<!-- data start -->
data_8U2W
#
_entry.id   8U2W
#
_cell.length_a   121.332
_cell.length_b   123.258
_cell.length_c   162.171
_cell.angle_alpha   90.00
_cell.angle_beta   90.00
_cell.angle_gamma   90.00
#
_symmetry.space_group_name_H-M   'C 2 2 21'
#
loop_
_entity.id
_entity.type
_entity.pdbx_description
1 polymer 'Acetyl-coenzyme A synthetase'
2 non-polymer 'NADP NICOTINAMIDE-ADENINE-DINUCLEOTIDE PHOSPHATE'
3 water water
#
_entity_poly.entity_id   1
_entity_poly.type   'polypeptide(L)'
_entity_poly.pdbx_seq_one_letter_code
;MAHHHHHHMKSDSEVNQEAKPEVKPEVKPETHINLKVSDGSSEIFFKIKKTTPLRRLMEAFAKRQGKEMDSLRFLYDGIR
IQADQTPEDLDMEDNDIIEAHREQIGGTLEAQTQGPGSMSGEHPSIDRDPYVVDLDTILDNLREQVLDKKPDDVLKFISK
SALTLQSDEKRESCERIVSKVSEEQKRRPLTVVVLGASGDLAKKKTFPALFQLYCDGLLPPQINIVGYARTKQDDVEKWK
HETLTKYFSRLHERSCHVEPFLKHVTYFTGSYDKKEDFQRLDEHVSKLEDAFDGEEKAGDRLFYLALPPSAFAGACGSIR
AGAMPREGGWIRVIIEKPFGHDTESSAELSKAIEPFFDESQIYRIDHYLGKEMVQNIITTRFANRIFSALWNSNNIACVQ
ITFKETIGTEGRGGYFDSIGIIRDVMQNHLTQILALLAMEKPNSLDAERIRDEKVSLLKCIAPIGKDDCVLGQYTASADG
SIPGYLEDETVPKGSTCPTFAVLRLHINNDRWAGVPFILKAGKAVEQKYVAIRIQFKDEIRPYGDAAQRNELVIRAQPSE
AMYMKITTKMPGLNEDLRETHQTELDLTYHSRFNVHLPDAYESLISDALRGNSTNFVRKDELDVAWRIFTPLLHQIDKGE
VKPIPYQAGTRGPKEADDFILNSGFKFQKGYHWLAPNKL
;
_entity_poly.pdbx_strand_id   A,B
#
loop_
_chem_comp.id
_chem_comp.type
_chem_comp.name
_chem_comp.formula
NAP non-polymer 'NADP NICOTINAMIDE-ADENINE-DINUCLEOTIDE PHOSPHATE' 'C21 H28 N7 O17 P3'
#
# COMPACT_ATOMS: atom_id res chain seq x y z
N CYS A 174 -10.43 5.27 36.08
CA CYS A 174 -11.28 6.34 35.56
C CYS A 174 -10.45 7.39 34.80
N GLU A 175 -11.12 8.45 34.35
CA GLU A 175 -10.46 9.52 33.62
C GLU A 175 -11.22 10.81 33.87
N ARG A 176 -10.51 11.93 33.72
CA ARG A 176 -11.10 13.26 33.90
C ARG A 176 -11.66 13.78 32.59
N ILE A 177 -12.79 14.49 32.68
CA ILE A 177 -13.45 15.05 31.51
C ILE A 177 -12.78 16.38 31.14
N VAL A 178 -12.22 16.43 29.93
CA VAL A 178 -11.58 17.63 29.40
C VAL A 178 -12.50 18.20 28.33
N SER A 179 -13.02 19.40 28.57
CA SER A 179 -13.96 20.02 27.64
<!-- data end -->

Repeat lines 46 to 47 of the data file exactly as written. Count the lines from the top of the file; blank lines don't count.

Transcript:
CA CYS A 174 -11.28 6.34 35.56
C CYS A 174 -10.45 7.39 34.80